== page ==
“Most girls who enter the porn industry do one video and quit. The experience is so painful, horrifying, embarrassing, humiliating for them that they never do it again.”

So Jon crunches the numbers.

“Using my data set I knew I could find out. The actual number of single film quitters is between 10% and 30%. It’s difficult to settle on an exact figure, because it differs depending on how you sample the women, but one thing’s for sure: most women don’t quit after one film—in fact, the majority (at least 53%) do three or more. So, to update the quote with the facts, do most women do three films and then quit because the experience is so humiliating and painful? Perhaps. Or maybe they just don’t like it and stop.”

Very interesting, indeed.


You may quote this site's original content in incomplete excerpts with credit to © Julie Meadows Entertainment and a direct link to quoted material. Thank you!

Author: Julie Meadows

Francophile, oenophile, French Scrabble advocate and future zombie apocalypse survivor.

8 Comments

  1. The Internet Adult Film Database, from which most of the data for Jon Millward’s post were citied, noted yesterday in a series of tweets that Millward did NOT get their permission to use their data for his “analysis”. So, take that into consideration when surfing through.

  2. very cool report.

    analytics can be modern day alchemy, no doubt revealing all sorts of patterns. data guys know the score… you can make most anything look the way you want… depends how you slice the data.

    trapped inside a 34C-26-34 body… you’re funny :)

  3. Who knows. Maybe IAFD were embarrassed by it knowing their information is probably not 100% accurate.

    Alex–Hahaha!!

  4. I read this article a few days ago and thought it was really neat and interesting.

  5. Thank you for this post ma’am. Anymore this is the kind of stuff I find really interesting.

  6. I’ve visited IAFD several times in the past and found that some of their links, to performer websites, are dead. Usually when you find a site doesn’t update its links that often times you can find inaccurate data too. Also, through past experience, I’ve learned that you can’t take all information you’re given as 100% accurate, regardless of its source.

    Hopefully I’ll have a chance to read Millward’s entire article (and perhaps his other posts) because I liked what was quoted here.

  7. Your information has been corrected.

    As we know there are lies, damned lies and statistics.

    We tweeted out that he “stole” our data because that’s what he says in his article: “Fast forward a year and I’d found a way to (somewhat nefariously, but with honourable intentions) extract thousands of records from the database. ” So, he admits he knew what he was doing is against our terms of service. We ask that people use the data on our site, not suck our data down and make other databases from it. There’s nothing we can really do to stop people from doing it, but we ask them nicely not to; and this is mostly for reasons that Julie points out — if we correct an error, the data the guy has pilfered is out of date.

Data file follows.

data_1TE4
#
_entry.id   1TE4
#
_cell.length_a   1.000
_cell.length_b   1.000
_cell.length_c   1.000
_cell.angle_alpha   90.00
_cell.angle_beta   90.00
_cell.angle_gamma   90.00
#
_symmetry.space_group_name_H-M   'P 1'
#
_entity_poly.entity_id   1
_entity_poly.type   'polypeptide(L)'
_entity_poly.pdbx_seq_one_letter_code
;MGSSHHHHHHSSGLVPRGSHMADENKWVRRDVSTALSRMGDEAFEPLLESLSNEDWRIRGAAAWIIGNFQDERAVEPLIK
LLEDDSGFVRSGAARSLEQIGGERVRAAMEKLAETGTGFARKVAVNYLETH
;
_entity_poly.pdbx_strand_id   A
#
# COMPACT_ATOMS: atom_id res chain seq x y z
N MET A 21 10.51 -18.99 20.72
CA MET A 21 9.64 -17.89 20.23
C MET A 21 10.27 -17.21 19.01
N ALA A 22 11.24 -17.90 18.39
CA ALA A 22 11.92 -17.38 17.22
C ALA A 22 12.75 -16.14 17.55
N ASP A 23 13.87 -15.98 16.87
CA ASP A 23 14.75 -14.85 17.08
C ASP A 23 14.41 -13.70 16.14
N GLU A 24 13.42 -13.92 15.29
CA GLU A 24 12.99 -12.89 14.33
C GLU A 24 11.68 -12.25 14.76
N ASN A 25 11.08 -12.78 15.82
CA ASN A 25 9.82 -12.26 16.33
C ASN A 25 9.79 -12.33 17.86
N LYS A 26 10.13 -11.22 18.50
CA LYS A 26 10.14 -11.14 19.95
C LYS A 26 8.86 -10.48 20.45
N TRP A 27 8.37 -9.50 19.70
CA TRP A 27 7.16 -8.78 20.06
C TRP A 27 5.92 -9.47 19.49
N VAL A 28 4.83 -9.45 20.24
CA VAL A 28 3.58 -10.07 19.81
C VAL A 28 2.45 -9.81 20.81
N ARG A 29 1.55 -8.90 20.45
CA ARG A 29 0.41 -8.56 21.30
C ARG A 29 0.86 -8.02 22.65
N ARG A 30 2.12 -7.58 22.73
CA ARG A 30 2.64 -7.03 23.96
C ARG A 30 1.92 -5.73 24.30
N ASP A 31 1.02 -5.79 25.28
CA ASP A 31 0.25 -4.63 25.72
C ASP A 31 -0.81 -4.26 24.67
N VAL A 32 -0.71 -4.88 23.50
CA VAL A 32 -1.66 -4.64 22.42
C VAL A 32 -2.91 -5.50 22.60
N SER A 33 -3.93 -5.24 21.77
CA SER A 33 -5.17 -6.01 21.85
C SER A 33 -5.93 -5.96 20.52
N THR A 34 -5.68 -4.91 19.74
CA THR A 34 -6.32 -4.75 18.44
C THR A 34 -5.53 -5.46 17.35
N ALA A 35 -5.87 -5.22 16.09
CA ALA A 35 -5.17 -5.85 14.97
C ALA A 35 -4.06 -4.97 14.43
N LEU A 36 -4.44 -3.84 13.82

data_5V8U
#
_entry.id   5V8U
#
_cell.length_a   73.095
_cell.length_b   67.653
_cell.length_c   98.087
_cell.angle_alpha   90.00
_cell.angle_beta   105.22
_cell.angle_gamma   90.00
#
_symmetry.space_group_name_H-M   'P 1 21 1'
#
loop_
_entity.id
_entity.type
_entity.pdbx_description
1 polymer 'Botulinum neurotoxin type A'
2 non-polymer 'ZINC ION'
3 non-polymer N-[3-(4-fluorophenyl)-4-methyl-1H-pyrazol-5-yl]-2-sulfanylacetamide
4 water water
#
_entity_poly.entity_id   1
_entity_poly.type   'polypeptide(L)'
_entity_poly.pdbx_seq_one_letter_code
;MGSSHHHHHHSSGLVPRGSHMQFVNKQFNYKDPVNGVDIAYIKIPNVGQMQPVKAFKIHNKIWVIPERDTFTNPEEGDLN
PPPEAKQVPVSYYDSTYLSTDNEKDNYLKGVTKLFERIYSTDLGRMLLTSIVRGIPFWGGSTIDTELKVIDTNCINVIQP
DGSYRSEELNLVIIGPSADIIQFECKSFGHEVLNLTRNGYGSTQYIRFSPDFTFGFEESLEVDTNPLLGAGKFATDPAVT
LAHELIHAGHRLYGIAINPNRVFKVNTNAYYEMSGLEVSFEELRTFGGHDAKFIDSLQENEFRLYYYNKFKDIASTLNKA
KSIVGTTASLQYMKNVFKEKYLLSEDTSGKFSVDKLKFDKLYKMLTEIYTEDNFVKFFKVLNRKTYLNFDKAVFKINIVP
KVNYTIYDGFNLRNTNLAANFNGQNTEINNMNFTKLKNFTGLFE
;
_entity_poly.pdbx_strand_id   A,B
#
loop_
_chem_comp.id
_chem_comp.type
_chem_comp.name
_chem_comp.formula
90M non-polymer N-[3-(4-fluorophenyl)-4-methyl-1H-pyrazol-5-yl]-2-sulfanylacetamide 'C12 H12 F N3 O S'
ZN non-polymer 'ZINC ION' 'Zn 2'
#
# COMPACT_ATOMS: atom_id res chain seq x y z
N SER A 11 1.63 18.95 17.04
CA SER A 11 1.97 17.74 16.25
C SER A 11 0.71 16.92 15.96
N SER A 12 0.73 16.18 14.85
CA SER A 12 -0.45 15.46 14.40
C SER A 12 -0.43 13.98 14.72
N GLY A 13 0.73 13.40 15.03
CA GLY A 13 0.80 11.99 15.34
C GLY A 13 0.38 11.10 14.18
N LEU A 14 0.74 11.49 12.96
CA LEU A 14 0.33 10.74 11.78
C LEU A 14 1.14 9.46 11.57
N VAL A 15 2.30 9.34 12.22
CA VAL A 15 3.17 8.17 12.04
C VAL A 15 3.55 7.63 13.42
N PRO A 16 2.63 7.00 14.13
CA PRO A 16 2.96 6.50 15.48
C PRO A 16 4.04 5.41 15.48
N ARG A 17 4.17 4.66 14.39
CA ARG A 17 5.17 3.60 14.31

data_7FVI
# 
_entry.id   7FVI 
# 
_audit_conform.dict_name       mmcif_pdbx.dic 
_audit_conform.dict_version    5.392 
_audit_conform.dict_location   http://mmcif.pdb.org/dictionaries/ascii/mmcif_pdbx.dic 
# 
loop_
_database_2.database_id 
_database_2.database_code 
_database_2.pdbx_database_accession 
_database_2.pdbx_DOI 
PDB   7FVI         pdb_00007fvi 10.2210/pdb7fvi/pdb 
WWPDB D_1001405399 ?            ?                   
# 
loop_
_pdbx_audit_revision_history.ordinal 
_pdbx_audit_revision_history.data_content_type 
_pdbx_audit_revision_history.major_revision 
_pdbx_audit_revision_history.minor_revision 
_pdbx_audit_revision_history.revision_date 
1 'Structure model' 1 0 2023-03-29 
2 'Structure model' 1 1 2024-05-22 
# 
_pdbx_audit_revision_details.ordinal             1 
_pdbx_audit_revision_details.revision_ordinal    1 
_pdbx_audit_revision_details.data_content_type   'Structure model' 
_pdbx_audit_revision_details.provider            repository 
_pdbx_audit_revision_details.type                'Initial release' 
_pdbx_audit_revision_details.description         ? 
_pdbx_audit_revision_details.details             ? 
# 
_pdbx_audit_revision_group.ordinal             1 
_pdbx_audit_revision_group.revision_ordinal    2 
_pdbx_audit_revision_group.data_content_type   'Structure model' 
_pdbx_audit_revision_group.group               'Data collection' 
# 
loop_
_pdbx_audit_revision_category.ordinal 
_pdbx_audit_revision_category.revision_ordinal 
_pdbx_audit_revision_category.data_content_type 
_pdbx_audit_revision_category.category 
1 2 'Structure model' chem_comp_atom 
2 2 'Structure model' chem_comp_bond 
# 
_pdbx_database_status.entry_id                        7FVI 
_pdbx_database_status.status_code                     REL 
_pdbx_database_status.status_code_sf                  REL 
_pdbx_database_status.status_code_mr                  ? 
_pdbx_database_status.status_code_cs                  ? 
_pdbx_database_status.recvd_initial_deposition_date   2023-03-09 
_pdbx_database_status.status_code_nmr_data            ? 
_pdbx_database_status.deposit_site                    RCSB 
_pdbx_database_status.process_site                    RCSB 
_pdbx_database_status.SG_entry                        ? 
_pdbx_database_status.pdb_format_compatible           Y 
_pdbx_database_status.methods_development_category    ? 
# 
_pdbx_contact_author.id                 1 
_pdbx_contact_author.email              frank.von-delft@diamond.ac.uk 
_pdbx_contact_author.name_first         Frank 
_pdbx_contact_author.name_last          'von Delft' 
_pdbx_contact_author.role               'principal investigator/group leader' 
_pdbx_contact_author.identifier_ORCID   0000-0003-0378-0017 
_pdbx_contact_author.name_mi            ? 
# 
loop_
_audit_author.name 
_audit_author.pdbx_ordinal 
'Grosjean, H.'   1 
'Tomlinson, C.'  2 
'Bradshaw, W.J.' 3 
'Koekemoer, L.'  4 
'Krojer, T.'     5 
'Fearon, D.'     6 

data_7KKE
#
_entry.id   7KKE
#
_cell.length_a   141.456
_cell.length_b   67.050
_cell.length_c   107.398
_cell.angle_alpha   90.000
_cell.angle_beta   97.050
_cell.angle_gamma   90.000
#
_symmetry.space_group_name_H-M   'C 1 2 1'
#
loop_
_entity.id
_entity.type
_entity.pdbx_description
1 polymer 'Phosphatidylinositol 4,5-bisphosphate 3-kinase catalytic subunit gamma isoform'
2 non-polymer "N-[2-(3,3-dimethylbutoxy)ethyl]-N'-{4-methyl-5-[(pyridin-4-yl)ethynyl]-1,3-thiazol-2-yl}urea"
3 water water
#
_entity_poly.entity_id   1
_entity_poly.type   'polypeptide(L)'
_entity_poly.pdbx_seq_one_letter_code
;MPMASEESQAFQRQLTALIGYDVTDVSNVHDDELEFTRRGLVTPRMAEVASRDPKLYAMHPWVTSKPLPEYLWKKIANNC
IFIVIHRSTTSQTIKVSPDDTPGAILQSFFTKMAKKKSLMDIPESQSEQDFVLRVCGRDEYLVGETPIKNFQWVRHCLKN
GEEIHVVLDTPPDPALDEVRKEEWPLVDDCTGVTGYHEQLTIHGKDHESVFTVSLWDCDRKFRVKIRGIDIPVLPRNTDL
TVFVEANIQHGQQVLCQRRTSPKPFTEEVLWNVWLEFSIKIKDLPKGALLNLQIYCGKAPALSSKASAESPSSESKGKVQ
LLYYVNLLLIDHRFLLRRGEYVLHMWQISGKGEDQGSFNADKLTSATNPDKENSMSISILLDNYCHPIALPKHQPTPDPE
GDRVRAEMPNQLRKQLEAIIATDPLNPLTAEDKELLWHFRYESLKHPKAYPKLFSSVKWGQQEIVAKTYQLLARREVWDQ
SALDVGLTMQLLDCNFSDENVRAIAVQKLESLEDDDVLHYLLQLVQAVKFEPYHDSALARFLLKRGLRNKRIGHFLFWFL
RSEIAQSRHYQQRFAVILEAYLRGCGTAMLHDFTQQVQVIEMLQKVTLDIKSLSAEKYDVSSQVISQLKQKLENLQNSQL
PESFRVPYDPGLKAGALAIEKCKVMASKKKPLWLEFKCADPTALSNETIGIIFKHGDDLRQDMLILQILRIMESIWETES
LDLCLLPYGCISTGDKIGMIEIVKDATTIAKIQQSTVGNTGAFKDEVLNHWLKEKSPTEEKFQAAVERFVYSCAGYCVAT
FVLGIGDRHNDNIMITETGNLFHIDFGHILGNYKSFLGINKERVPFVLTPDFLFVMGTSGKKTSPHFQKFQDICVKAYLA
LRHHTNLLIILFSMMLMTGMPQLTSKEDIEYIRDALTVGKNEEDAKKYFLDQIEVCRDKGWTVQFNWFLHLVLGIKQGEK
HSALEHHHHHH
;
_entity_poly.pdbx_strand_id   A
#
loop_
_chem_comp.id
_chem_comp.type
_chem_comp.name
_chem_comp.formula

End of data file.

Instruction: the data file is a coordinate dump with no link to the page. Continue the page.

(And since we corrected Julie’s info on her page, this article is now inaccurate; our site correctly reflects her information. :-)

    The other issue with his data is we have data on 120,000 performers, and he only chose 10,000 — so that’s less than 10% of our data sampled. A lot of variations might be discovered based on the other 110,000 performers.

    If you find dead links, the only way they get fixed is if you let us know. We’re a volunteer team of 13 guys and 1 girl. We can’t check every URL; but there’s a link on every performer’s page “Report Dead Links” and every page on the site has a “Submit Corrections” link, so please help us out and use them.

    We’re not embarrassed by our data. Every database has inaccuracies, and I’ll hold our data up against anyone’s. If we thought we were flawless we wouldn’t have “Submit Corrections” buttons all over the place. :-)

  8. Thank you, Jeff, for the clarification. I think overall people were amused and *happily* surprised by the unexpected results of his findings, but I understand that you prefer someone not dump the info into another place to present information that isn’t correct. I also thought the ‘only 10,000 performers out of 120,000′ a bit odd considering the difference, but I don’t collect numbers for statistics, so… what do I know?

    And thank you for correcting my information. I was going to do it myself, but then it would have made my post beside the point. lol At any rate, I will update this post to reflect that. :D